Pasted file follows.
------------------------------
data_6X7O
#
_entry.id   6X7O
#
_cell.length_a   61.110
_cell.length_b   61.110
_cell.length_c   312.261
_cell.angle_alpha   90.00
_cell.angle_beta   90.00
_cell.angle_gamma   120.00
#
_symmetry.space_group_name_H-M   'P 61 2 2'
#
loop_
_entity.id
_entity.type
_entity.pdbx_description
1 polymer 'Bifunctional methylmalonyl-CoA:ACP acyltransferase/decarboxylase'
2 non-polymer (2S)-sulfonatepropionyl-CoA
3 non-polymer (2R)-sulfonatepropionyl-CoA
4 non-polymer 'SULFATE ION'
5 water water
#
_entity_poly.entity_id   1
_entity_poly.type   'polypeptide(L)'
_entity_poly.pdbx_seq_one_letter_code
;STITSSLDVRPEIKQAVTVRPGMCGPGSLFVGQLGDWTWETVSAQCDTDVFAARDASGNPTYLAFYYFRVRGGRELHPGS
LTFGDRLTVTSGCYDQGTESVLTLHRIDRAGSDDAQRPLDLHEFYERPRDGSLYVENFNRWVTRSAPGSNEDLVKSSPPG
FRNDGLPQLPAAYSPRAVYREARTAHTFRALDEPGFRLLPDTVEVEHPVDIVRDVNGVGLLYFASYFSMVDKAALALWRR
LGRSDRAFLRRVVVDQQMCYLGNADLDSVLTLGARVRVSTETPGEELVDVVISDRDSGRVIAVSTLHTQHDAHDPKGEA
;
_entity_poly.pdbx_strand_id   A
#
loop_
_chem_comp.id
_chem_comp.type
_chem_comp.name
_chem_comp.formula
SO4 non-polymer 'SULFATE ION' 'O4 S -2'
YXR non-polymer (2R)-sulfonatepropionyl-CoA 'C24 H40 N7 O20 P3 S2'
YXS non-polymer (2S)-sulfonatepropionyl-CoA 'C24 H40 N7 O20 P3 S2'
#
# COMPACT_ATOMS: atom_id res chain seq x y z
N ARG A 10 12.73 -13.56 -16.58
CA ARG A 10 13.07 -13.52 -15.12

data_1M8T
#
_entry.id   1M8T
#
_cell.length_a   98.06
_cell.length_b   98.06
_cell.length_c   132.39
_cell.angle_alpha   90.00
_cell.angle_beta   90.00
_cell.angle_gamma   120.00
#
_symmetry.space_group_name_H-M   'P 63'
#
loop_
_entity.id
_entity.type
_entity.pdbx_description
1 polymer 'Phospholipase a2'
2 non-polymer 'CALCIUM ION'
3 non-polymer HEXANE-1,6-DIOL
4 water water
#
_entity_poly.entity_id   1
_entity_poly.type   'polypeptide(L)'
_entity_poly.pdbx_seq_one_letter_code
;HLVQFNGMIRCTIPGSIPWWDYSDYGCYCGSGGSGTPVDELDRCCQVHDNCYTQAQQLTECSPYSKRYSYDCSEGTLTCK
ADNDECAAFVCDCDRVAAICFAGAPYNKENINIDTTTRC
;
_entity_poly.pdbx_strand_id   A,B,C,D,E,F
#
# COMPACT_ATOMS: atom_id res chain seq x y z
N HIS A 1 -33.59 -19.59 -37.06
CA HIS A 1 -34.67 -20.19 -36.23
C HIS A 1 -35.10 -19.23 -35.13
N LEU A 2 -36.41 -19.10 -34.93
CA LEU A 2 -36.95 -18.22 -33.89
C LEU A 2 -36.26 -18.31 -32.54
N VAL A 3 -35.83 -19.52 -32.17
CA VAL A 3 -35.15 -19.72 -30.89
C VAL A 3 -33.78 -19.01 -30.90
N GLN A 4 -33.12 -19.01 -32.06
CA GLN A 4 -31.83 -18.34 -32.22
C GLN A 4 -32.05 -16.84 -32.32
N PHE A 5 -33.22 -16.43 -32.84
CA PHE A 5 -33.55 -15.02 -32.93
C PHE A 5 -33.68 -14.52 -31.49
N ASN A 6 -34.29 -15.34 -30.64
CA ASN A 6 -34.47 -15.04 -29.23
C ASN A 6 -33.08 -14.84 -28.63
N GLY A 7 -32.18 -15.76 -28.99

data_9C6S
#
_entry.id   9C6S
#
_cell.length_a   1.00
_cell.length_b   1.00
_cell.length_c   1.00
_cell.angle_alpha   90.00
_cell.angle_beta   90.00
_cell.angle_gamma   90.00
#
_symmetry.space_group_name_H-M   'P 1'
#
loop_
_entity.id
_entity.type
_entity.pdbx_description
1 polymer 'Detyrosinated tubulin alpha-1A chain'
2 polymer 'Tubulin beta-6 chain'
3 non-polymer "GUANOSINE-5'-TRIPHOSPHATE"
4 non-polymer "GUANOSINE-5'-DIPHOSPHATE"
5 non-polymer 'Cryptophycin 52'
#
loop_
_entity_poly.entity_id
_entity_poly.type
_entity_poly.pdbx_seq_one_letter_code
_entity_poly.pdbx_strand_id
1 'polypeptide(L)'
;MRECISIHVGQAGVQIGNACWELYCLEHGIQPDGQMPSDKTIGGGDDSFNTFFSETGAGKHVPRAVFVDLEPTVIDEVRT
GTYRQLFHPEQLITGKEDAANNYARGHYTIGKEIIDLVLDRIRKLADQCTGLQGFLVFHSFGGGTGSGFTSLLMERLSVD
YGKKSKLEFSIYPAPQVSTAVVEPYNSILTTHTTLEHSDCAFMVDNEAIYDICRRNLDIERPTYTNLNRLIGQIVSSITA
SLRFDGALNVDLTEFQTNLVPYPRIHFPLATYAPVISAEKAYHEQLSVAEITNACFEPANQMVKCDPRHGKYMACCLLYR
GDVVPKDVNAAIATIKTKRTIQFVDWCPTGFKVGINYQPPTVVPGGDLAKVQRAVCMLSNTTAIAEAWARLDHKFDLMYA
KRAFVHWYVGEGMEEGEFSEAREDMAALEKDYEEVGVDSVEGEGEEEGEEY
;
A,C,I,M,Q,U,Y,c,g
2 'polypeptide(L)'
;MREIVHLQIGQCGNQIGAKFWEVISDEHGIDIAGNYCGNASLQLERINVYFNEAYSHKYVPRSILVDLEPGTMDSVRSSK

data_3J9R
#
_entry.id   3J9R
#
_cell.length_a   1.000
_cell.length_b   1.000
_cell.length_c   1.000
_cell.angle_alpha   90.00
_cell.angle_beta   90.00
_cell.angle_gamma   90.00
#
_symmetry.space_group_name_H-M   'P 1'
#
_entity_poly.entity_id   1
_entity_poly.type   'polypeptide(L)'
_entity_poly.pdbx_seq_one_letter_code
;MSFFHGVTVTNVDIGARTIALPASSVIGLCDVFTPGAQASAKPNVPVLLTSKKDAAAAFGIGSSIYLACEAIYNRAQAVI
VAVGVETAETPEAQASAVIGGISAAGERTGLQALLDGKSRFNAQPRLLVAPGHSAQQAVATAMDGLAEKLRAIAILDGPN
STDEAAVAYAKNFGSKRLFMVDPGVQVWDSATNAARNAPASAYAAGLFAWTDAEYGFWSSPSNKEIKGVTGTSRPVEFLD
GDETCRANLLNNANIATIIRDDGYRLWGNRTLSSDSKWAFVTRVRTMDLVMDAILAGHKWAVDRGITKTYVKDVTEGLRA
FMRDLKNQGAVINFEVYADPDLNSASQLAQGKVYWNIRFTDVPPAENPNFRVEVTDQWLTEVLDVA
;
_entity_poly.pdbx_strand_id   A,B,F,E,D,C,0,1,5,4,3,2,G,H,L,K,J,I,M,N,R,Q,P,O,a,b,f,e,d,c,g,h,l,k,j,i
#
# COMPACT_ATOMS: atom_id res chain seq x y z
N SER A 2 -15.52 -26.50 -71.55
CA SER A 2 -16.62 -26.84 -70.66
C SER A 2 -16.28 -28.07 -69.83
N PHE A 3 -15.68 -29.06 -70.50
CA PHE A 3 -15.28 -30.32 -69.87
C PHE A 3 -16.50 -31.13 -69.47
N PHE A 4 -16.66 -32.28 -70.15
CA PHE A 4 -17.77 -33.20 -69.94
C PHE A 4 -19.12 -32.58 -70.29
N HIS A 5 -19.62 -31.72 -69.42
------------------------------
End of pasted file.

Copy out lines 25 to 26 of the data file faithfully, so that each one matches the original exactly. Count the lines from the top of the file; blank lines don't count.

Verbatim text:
_entity_poly.type   'polypeptide(L)'
_entity_poly.pdbx_seq_one_letter_code